Boiled Egg and Toast.
Sitting at John’s high table, lingering over the last crumbs of a quiet Sunday morning breakfast and enjoying the unfolding day before cranking up the generator to continue our latest building project and shattering the peace across the bay, I idly watch the Welcome Swallows skimming through the air like little jet fighters. And remember another time when I witnessed the cooking of boiled egg and toast, but this time, it was a more frenetic affair.
On this occasion, I was witnessing the tail end of the highly successful Woodfire Tasmania 2011 conference at Neil Hoffmann’s property up at Reedy Marsh in Deloraine, in the north of the State. I’d driven up from Hobart on the last day to witness the outcomes of Neil’s challenge to all participants – the Reedy Marsh Woodfire Challenge. The challenge then, was to build a kiln, mine and prepare a suitable clay body, artfully stack firing fuel, create a range of dinner ware, dry and fire it in readiness to serve up a meal to a panel of judges – in a single day from local resources. An experiment not for sissies or the faint hearted!
The challenge involved a number of high flyers in the ceramics field, all of whom in this event, were designated as team leaders, each leading a group of potter/participants, who dug, potted, chopped firewood and cooked up a storm.
Team leaders included Janet Mansfield, one of Australia’s most respected wood-firers whose work reflects the Gulgong area from whence she digs her own clays and sources her wood for firing. She is also currently involved in her own publishing house. (Check out The Art of Woodfire: A Contemporary Ceramic Practice). Another team leader was Torbjørn Kvasbø from Norway, a celebrated international contemporary figure in ceramics, and a woodfirer, whose work is large scale and abstract – heroic and monumental.And then there was Yuri Wiedenhofer – a woodfirer from Tanja in New South Wales who sources all his own materials from within his own property. It soon became apparent (in my mind) that there was one clear winner. From the onset, Yuri’s kiln promised to be different. From its modest beginnings as a stone-lined hollow, to its lawn mower, grass catcher chimney cap, this kiln was unique.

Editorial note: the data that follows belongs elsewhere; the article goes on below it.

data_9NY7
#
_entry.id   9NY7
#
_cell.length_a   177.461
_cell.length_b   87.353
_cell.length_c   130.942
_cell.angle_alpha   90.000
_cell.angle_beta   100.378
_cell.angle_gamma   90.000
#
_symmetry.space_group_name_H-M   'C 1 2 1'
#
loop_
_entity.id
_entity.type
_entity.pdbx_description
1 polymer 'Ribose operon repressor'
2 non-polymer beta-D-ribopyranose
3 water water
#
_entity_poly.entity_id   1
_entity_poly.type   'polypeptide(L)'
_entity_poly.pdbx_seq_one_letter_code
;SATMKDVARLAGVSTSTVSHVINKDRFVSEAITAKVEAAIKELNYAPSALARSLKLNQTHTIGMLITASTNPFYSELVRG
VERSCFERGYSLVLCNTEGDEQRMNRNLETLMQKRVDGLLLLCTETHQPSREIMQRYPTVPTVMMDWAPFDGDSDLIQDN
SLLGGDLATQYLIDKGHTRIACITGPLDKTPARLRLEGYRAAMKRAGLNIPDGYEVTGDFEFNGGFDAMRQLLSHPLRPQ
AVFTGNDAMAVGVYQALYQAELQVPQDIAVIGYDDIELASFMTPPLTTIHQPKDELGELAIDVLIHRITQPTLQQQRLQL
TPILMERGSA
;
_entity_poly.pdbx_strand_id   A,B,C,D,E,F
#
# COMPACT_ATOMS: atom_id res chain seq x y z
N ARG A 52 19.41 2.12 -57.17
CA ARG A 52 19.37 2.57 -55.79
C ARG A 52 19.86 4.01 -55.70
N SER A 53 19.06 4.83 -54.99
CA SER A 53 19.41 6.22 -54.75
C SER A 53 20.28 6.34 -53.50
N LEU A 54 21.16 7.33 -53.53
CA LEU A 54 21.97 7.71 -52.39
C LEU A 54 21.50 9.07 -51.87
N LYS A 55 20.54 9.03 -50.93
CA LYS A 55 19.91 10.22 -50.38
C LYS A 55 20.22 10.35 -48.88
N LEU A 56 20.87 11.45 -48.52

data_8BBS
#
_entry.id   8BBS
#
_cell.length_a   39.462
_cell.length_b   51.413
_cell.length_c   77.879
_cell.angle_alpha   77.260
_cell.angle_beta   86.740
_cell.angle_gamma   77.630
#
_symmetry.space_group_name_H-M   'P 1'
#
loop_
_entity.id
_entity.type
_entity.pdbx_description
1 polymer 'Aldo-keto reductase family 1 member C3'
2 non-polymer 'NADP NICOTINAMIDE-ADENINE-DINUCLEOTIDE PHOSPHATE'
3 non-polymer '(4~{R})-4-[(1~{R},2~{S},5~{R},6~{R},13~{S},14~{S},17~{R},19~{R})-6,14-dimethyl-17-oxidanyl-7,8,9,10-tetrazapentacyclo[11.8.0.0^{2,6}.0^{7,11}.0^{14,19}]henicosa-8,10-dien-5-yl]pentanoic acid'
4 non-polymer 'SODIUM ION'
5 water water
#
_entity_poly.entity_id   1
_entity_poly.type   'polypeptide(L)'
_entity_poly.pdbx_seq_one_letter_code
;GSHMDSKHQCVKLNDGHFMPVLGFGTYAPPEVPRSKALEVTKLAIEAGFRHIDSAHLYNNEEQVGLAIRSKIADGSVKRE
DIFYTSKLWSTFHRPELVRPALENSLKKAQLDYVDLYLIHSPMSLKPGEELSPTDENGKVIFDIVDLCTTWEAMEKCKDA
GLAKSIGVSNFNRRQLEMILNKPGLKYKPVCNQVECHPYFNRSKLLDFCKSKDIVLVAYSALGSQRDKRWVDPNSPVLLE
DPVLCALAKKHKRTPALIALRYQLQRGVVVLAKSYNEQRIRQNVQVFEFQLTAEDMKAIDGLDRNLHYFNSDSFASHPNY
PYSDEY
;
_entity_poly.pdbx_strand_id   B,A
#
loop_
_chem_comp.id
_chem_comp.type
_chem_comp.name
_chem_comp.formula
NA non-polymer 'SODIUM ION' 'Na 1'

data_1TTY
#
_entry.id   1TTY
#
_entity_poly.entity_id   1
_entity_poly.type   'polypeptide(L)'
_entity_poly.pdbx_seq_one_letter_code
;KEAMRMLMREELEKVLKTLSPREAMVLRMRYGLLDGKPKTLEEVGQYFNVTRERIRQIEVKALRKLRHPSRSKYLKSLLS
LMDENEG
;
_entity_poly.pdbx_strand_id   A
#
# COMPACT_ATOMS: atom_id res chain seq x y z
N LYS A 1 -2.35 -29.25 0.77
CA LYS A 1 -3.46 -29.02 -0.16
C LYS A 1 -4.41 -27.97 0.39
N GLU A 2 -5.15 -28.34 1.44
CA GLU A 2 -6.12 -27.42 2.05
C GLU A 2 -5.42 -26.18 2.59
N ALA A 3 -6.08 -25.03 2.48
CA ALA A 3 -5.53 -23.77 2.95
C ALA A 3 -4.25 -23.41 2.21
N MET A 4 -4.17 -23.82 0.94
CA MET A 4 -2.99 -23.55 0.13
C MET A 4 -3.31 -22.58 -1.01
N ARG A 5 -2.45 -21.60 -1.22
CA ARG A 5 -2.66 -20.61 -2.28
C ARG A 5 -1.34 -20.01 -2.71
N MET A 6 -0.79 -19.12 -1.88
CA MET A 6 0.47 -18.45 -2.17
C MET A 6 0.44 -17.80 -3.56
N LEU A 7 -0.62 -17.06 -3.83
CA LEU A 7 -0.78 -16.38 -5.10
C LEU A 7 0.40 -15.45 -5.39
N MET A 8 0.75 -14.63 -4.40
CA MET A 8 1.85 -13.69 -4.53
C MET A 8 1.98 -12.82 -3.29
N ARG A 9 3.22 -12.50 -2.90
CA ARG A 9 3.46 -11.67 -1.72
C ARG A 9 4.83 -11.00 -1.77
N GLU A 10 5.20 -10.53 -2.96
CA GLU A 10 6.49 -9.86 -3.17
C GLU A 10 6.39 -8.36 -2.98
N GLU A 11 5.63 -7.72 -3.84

His was the most inventive of kilns – emerging like a giant coil pot, it grew organically and fired like a dream!Yuri mixing clay (dug from Neil’s property) and charcoal to fill the sack ‘sausages’ that were used to ‘coil’ the kiln with – as the coils were laid one upon the other, the structure was coated in a clay slurry to fill any cracks. Empty beer bottles (of which there were a plentiful supply) were shoved in between the coils, neck outermost, so that when the kiln was pumping out the heat, and cold water sprayed onto them, the bottle necks were tapped off and the bases poked inwards with a metal stake. A uniquely creative way to provide extra side stokes (for the fuel) and air breather holes.
The addition of a lawn mower grass catcher that was scavenged from around the property was hitched to the top of the kiln, providing a damper of sorts, but more creatively, it provided an ‘oven’ for cooking the pots and cooking the meal. Meanwhile, Yuri’s other team members were making the pots, and force drying them in readiness for them to be fired in the kiln.Finally, the toast was toasted and the eggs boiled…………..………..and the final presentation made!!!!
There is a natural relationship between the cooking of clay and the cooking of food. With fire being the connecting aspect, both clay and food undergo magical, alchemical changes. When fire connects with clay, it renders it from the plastic to the permanent – when it connects with food, then the poisonous becomes the palatable.
For the full story on Yuri’s Kiln check out the article in Ceramics:TECHNICAL #33 .